Fire rips through 12-storey Manchester apartment building (PHOTOS, VIDEOS)

Fire rips through 12-storey Manchester apartment building (PHOTOS, VIDEOS)
A fire at a 12-storey residential building in the Northern Quarter of Manchester City Saturday evening triggered a major emergency response. Video from the scene shows firefighters swiftly bringing the blaze under control.

There were no fatalities at the Lighthouse building fire, though one person was hospitalized and is being treated for smoke inhalation. Some 12 fire engines were dispatched to tackle the blaze on Joiner Street.

The North West Ambulance Service sent at least seven ambulances and a hazardous area response team to the scene as a precautionary measure. Manchester Police setup a security cordon around High Street and Tib Street and advised the public to avoid the area.

“We still have 12 fire appliances tackling the blaze in the Northern Quarter over a number of floors. Firefighting in still ongoing and one casualty has been taken to hospital suffering smoke inhalation. Please avoid the area as roads are still shut,” Greater Manchester fire and rescue service tweeted. The fire, which is believed to have started on the ninth floor before spreading to the tenth a short time later, was quickly brought under control. Three apartments were damaged in the fire reports The Manchester Evening News.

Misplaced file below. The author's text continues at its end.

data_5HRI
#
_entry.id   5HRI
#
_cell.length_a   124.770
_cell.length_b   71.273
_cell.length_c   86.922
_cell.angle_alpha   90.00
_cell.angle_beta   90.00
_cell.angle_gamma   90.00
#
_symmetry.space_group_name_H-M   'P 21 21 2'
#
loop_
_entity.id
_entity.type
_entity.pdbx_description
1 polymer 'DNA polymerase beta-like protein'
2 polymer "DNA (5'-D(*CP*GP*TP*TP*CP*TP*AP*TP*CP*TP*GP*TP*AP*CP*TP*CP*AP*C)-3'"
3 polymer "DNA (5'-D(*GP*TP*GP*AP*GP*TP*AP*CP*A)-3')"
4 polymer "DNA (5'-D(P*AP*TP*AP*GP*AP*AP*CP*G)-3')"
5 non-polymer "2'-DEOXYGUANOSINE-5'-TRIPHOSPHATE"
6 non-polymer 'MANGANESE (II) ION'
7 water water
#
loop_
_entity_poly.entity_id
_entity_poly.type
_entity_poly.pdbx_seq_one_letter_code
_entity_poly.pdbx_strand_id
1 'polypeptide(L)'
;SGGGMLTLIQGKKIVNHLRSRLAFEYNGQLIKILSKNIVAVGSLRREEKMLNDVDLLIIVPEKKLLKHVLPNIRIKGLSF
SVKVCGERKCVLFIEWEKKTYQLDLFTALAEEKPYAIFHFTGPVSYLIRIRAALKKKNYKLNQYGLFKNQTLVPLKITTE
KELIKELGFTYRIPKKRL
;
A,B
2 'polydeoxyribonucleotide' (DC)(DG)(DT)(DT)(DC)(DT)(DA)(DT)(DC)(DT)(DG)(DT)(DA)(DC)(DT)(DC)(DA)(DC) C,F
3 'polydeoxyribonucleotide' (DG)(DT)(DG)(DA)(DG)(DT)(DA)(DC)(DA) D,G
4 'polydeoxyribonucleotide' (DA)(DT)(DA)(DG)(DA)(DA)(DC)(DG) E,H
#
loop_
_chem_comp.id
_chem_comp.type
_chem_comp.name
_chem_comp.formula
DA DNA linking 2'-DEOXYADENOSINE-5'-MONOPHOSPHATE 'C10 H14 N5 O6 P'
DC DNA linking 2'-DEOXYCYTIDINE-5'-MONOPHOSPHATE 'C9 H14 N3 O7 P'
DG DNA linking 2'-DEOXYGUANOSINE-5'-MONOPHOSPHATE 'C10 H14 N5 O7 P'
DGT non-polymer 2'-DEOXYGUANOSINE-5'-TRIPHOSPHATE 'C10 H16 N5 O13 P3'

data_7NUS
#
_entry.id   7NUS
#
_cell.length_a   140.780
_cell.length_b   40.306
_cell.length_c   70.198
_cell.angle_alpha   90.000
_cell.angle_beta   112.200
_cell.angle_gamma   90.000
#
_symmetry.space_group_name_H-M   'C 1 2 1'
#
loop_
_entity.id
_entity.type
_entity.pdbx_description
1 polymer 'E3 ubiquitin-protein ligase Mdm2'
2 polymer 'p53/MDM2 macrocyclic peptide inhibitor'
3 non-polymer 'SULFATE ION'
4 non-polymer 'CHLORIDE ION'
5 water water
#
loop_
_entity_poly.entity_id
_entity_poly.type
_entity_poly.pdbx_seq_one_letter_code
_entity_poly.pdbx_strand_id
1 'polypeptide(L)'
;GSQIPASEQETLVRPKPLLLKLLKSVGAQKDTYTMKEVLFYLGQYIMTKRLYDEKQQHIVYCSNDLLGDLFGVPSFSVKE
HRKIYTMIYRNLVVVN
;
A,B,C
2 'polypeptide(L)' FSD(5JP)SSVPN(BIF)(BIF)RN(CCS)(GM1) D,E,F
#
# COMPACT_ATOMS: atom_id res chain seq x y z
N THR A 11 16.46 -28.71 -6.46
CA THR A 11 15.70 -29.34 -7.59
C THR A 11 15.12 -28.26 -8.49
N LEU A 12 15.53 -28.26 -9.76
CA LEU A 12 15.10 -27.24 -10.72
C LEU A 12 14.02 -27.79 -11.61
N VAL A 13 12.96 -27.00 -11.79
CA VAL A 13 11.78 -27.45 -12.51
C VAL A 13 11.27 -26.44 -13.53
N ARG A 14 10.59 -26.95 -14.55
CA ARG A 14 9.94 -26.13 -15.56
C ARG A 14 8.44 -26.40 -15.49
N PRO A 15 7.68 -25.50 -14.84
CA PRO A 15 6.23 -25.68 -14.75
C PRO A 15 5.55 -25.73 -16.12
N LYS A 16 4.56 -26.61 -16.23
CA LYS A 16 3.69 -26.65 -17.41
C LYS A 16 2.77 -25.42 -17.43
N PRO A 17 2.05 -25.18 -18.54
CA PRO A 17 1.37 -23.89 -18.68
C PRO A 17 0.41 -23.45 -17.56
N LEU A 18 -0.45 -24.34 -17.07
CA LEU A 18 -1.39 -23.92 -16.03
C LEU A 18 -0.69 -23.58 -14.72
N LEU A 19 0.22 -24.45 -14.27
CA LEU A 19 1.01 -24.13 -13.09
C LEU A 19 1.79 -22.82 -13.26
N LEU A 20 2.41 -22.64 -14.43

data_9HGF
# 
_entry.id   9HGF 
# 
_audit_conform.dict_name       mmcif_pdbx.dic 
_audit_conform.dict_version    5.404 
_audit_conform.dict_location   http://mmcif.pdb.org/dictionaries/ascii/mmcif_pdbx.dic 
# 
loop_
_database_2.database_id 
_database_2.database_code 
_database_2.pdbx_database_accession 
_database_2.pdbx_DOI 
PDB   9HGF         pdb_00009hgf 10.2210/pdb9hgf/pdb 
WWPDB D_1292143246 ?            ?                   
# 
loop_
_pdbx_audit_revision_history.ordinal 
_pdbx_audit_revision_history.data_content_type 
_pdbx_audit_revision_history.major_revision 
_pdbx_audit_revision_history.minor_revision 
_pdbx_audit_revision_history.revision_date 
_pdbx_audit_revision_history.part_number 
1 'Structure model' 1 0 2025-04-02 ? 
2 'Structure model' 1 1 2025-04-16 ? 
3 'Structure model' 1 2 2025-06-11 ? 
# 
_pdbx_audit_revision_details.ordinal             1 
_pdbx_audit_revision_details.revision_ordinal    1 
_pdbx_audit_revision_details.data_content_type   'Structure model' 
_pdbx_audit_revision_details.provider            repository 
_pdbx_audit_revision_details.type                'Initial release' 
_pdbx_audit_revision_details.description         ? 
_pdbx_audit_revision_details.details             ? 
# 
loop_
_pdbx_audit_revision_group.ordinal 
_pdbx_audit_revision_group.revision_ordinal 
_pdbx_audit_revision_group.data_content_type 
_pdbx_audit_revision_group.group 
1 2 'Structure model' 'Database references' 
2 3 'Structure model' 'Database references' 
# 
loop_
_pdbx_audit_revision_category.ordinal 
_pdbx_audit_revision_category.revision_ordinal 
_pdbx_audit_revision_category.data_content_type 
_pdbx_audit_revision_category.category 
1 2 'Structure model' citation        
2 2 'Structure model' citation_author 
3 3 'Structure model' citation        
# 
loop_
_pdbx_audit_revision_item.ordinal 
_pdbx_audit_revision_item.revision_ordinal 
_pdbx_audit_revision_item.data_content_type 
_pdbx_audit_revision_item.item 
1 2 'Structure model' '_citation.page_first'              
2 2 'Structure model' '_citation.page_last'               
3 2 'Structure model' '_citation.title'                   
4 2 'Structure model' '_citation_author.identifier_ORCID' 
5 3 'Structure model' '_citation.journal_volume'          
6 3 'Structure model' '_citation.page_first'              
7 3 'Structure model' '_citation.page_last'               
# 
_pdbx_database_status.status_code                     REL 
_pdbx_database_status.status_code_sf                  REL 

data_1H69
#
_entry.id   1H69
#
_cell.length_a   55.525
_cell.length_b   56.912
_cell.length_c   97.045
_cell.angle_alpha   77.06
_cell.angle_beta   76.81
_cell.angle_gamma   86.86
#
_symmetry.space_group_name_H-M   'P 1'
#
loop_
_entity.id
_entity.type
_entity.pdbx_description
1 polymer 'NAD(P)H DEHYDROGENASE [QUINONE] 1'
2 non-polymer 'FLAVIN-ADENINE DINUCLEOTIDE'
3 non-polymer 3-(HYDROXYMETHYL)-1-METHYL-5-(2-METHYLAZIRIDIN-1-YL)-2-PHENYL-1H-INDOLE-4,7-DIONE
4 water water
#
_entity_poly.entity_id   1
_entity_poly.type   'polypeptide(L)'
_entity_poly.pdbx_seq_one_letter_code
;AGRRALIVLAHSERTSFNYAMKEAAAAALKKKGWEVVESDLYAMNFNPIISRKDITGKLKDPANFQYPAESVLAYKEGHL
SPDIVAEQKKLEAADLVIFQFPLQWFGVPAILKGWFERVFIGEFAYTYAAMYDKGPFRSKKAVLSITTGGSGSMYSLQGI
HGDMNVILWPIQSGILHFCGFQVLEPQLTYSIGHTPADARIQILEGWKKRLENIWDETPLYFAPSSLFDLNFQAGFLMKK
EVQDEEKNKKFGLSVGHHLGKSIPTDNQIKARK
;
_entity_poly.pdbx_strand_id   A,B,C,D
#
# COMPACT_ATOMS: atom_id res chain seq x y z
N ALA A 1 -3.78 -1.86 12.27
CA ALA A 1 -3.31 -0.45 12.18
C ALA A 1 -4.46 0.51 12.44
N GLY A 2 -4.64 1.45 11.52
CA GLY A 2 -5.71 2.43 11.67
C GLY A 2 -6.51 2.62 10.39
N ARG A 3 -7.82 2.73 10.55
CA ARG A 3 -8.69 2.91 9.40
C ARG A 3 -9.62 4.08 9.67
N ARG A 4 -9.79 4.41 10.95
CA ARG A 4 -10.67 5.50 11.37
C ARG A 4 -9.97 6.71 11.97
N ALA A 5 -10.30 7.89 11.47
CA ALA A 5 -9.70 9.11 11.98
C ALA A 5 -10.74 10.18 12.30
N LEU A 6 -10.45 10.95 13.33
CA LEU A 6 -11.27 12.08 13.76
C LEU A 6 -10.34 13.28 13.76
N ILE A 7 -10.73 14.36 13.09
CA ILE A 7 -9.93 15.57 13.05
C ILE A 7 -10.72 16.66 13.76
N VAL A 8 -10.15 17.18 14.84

The Lighthouse building is the tallest residential block in the Northern Quarter area of Manchester City and was constructed in 2008. Apartments in the building sell for over £175,000 reports The Mirror.  

Emergency services in the UK have been on edge since the Grenfell Tower disaster on June 14 which claimed the lives of 71 people. A total of 250 firefighters and 70 engines helped battle the West London inferno.

The official Grenfell Tower inquiry began on September 14. Investigators believe the building’s external cladding accelerated the deadly spread of the fire. The tragedy sparked outrage across the UK, with calls for updated building regulations and fire safety reforms.

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